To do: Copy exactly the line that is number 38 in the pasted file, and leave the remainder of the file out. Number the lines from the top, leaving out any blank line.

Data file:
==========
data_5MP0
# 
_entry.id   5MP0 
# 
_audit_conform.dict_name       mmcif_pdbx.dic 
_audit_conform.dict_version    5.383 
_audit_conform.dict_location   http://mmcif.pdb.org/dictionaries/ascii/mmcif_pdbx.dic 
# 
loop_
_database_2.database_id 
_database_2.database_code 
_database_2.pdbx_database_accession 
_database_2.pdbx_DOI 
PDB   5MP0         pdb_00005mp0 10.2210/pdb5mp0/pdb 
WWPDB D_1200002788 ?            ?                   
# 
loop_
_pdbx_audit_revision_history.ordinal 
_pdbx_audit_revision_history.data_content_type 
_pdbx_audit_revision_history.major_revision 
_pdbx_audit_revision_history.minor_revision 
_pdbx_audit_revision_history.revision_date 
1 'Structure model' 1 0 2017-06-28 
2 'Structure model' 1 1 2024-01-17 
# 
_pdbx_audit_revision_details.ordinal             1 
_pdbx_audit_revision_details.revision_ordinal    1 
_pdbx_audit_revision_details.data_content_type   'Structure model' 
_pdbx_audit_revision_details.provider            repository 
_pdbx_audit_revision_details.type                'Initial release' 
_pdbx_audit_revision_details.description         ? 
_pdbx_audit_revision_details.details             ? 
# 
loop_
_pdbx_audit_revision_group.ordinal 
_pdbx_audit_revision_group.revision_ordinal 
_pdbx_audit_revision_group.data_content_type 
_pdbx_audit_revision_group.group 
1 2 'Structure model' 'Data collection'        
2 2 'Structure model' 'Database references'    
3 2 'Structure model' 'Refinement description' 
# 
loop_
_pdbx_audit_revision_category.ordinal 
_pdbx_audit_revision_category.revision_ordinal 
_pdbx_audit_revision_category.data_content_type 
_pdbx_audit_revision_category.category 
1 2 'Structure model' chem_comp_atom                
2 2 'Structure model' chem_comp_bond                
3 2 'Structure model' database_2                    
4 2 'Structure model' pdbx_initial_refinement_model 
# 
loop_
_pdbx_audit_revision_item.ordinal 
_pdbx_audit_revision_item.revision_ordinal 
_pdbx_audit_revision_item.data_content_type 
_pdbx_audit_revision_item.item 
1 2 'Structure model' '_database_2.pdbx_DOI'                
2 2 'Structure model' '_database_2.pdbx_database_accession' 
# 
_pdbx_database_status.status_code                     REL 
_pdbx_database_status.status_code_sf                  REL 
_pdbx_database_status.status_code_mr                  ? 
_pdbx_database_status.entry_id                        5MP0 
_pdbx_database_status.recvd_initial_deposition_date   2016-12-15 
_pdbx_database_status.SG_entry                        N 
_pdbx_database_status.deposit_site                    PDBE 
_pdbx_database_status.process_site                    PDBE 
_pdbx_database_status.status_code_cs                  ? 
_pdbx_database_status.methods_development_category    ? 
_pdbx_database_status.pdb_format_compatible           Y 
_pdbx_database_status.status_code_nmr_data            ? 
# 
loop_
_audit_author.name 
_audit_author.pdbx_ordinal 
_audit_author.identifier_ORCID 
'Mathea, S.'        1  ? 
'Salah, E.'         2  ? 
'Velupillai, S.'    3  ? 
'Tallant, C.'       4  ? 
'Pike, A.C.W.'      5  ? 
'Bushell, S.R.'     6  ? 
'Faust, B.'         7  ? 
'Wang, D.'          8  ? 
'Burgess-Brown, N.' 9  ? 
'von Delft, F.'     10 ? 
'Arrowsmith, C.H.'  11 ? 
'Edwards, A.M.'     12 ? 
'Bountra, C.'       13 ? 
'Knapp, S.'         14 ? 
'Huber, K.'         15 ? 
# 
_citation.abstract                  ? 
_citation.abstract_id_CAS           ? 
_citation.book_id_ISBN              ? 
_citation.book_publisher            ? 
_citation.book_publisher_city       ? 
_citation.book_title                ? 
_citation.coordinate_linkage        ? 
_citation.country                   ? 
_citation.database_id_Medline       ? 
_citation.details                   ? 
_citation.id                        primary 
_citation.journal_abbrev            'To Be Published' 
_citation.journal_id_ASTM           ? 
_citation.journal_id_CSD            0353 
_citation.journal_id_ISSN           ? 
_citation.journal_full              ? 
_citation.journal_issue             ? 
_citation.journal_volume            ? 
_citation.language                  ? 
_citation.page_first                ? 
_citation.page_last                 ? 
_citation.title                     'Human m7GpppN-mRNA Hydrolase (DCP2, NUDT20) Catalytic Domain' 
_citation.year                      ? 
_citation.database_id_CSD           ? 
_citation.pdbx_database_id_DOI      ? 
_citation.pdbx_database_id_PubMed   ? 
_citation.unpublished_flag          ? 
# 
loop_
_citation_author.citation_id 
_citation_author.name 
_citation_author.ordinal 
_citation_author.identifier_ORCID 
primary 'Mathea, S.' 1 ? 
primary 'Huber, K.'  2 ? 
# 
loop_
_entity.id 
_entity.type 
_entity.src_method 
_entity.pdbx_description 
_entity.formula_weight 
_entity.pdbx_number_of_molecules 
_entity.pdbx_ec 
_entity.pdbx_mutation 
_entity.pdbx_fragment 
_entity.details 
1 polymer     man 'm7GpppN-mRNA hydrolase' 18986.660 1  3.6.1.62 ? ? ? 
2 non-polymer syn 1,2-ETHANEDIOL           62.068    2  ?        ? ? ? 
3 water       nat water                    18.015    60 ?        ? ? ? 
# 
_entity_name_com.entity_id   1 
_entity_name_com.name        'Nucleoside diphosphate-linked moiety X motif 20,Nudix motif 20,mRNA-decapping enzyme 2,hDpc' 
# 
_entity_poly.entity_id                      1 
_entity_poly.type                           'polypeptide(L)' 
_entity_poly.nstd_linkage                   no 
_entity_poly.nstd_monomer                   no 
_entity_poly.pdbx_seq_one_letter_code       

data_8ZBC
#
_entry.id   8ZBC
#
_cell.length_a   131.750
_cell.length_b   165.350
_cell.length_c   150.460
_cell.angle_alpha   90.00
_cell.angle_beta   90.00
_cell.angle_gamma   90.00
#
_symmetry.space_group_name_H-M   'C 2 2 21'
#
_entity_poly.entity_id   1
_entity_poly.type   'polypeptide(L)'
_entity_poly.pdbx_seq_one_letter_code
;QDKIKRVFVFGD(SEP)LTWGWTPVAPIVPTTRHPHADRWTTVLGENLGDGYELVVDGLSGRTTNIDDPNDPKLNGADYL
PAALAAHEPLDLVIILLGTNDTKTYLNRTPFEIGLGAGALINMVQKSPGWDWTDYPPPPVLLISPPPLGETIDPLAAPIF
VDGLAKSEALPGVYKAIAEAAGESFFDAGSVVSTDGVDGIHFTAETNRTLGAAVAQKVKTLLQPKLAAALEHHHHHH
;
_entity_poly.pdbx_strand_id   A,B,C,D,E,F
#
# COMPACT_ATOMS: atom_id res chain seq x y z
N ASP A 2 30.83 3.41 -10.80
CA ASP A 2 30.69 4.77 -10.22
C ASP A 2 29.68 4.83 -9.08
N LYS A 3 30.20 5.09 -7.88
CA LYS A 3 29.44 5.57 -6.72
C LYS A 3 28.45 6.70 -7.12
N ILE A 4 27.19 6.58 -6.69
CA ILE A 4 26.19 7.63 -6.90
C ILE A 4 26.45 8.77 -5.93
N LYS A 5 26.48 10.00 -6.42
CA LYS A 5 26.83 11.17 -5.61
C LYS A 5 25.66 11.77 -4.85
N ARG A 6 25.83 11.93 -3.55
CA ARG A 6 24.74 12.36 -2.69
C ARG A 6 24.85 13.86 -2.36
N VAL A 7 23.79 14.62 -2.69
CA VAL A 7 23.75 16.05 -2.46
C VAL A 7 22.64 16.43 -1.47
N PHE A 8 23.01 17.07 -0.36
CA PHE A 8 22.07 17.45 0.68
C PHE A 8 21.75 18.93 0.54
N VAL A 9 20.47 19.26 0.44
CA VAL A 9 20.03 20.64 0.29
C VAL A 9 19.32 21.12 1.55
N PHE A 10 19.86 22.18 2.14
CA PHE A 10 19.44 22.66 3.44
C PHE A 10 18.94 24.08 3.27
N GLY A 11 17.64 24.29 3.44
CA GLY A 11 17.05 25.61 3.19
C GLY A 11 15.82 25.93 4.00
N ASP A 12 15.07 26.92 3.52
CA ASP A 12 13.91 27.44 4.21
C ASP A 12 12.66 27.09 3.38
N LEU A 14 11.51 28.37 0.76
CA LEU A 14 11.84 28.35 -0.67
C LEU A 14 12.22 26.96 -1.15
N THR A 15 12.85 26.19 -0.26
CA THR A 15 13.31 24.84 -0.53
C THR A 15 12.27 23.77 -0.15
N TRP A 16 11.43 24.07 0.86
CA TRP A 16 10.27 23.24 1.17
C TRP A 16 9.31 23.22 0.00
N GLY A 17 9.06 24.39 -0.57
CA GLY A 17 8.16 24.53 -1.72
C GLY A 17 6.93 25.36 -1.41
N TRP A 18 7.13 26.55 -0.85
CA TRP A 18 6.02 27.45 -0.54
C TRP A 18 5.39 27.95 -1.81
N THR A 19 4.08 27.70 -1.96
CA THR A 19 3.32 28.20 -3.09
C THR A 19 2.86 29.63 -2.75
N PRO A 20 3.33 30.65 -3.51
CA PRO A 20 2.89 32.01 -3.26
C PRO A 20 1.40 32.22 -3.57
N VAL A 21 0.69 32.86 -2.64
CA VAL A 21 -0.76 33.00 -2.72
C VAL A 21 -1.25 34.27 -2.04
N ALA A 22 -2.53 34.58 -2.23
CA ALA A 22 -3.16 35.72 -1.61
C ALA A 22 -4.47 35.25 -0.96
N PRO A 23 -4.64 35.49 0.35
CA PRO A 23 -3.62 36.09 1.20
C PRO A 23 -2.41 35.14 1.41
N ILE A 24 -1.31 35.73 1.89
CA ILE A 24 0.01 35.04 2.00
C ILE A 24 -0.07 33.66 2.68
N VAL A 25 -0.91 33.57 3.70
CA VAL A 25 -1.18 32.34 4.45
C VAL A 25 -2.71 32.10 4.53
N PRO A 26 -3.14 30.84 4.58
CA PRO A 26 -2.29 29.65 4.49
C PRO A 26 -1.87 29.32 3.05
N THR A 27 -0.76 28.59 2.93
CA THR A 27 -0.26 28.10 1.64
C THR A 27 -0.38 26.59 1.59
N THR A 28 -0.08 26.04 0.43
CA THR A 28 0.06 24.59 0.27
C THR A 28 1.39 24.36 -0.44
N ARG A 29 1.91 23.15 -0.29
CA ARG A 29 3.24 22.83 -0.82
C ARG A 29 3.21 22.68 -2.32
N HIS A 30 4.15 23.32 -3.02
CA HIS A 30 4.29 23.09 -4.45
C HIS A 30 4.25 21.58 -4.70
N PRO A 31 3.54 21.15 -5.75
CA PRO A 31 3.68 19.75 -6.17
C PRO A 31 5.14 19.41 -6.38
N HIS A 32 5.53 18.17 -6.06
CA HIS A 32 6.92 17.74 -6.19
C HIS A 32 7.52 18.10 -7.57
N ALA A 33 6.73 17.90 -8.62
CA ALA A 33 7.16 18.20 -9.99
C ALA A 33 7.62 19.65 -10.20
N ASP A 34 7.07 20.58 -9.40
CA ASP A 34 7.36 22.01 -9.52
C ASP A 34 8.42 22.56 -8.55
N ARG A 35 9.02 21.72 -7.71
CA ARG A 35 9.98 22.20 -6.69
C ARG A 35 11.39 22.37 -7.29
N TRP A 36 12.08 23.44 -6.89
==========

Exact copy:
_pdbx_audit_revision_group.group 